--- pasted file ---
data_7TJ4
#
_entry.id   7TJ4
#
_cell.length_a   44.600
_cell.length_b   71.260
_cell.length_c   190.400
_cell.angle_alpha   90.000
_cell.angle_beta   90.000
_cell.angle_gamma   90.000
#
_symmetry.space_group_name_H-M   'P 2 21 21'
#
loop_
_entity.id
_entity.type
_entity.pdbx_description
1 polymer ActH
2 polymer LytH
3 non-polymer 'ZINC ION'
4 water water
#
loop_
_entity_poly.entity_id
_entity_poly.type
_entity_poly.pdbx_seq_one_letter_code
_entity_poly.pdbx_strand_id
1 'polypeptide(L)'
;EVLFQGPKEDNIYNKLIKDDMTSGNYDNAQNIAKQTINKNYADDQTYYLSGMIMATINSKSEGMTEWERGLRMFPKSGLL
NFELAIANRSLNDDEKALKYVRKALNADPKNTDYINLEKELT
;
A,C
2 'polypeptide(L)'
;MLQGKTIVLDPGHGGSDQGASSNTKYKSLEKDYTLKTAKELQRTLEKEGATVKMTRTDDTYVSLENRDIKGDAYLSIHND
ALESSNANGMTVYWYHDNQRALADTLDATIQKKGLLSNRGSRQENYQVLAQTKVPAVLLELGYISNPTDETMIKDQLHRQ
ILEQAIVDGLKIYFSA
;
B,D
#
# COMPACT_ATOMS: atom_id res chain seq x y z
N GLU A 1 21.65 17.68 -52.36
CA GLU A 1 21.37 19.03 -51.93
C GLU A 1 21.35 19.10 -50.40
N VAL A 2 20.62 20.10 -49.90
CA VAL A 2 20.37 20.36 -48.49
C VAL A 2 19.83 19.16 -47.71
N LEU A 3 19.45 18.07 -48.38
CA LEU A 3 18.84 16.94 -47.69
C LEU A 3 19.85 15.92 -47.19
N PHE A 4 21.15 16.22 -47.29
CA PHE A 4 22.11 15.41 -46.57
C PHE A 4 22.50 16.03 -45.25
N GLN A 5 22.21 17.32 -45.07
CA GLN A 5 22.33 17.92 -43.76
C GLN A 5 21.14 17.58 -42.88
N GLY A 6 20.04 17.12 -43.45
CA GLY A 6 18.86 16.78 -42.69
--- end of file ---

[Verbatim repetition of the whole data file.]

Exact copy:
data_7TJ4
#
_entry.id   7TJ4
#
_cell.length_a   44.600
_cell.length_b   71.260
_cell.length_c   190.400
_cell.angle_alpha   90.000
_cell.angle_beta   90.000
_cell.angle_gamma   90.000
#
_symmetry.space_group_name_H-M   'P 2 21 21'
#
loop_
_entity.id
_entity.type
_entity.pdbx_description
1 polymer ActH
2 polymer LytH
3 non-polymer 'ZINC ION'
4 water water
#
loop_
_entity_poly.entity_id
_entity_poly.type
_entity_poly.pdbx_seq_one_letter_code
_entity_poly.pdbx_strand_id
1 'polypeptide(L)'
;EVLFQGPKEDNIYNKLIKDDMTSGNYDNAQNIAKQTINKNYADDQTYYLSGMIMATINSKSEGMTEWERGLRMFPKSGLL
NFELAIANRSLNDDEKALKYVRKALNADPKNTDYINLEKELT
;
A,C
2 'polypeptide(L)'
;MLQGKTIVLDPGHGGSDQGASSNTKYKSLEKDYTLKTAKELQRTLEKEGATVKMTRTDDTYVSLENRDIKGDAYLSIHND
ALESSNANGMTVYWYHDNQRALADTLDATIQKKGLLSNRGSRQENYQVLAQTKVPAVLLELGYISNPTDETMIKDQLHRQ
ILEQAIVDGLKIYFSA
;
B,D
#
# COMPACT_ATOMS: atom_id res chain seq x y z
N GLU A 1 21.65 17.68 -52.36
CA GLU A 1 21.37 19.03 -51.93
C GLU A 1 21.35 19.10 -50.40
N VAL A 2 20.62 20.10 -49.90
CA VAL A 2 20.37 20.36 -48.49
C VAL A 2 19.83 19.16 -47.71
N LEU A 3 19.45 18.07 -48.38
CA LEU A 3 18.84 16.94 -47.69
C LEU A 3 19.85 15.92 -47.19
N PHE A 4 21.15 16.22 -47.29
CA PHE A 4 22.11 15.41 -46.57
C PHE A 4 22.50 16.03 -45.25
N GLN A 5 22.21 17.32 -45.07
CA GLN A 5 22.33 17.92 -43.76
C GLN A 5 21.14 17.58 -42.88
N GLY A 6 20.04 17.12 -43.45
CA GLY A 6 18.86 16.78 -42.69